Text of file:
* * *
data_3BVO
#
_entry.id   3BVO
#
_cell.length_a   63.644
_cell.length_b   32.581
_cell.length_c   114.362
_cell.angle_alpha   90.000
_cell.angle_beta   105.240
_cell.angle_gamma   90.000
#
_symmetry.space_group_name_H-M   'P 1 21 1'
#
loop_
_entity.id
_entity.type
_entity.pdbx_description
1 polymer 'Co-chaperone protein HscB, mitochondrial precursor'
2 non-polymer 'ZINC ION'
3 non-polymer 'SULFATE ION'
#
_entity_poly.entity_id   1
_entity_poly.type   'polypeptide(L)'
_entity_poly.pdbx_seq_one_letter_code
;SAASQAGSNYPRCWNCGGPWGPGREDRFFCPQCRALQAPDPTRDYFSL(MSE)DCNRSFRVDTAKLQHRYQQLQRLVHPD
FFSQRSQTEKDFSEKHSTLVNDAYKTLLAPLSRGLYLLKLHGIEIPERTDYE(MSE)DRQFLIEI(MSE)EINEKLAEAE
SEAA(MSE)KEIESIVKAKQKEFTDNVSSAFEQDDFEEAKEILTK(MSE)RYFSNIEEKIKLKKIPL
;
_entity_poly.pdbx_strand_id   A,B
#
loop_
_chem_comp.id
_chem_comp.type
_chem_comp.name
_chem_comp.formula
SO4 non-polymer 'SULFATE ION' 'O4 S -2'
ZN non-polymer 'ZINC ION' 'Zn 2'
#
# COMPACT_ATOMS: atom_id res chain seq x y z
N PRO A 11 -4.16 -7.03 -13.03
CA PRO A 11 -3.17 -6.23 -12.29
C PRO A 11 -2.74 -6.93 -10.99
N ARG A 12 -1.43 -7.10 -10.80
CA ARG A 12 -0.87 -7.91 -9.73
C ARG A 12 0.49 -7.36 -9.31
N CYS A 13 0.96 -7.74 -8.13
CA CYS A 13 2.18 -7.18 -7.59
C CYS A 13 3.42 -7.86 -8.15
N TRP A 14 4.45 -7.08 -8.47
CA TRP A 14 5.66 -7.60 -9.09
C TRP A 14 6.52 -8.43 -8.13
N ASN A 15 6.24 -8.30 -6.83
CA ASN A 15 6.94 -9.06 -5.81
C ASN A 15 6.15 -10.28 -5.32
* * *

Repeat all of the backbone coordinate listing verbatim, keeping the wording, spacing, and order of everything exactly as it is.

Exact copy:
data_3BVO
#
_entry.id   3BVO
#
_cell.length_a   63.644
_cell.length_b   32.581
_cell.length_c   114.362
_cell.angle_alpha   90.000
_cell.angle_beta   105.240
_cell.angle_gamma   90.000
#
_symmetry.space_group_name_H-M   'P 1 21 1'
#
loop_
_entity.id
_entity.type
_entity.pdbx_description
1 polymer 'Co-chaperone protein HscB, mitochondrial precursor'
2 non-polymer 'ZINC ION'
3 non-polymer 'SULFATE ION'
#
_entity_poly.entity_id   1
_entity_poly.type   'polypeptide(L)'
_entity_poly.pdbx_seq_one_letter_code
;SAASQAGSNYPRCWNCGGPWGPGREDRFFCPQCRALQAPDPTRDYFSL(MSE)DCNRSFRVDTAKLQHRYQQLQRLVHPD
FFSQRSQTEKDFSEKHSTLVNDAYKTLLAPLSRGLYLLKLHGIEIPERTDYE(MSE)DRQFLIEI(MSE)EINEKLAEAE
SEAA(MSE)KEIESIVKAKQKEFTDNVSSAFEQDDFEEAKEILTK(MSE)RYFSNIEEKIKLKKIPL
;
_entity_poly.pdbx_strand_id   A,B
#
loop_
_chem_comp.id
_chem_comp.type
_chem_comp.name
_chem_comp.formula
SO4 non-polymer 'SULFATE ION' 'O4 S -2'
ZN non-polymer 'ZINC ION' 'Zn 2'
#
# COMPACT_ATOMS: atom_id res chain seq x y z
N PRO A 11 -4.16 -7.03 -13.03
CA PRO A 11 -3.17 -6.23 -12.29
C PRO A 11 -2.74 -6.93 -10.99
N ARG A 12 -1.43 -7.10 -10.80
CA ARG A 12 -0.87 -7.91 -9.73
C ARG A 12 0.49 -7.36 -9.31
N CYS A 13 0.96 -7.74 -8.13
CA CYS A 13 2.18 -7.18 -7.59
C CYS A 13 3.42 -7.86 -8.15
N TRP A 14 4.45 -7.08 -8.47
CA TRP A 14 5.66 -7.60 -9.09
C TRP A 14 6.52 -8.43 -8.13
N ASN A 15 6.24 -8.30 -6.83
CA ASN A 15 6.94 -9.06 -5.81
C ASN A 15 6.15 -10.28 -5.32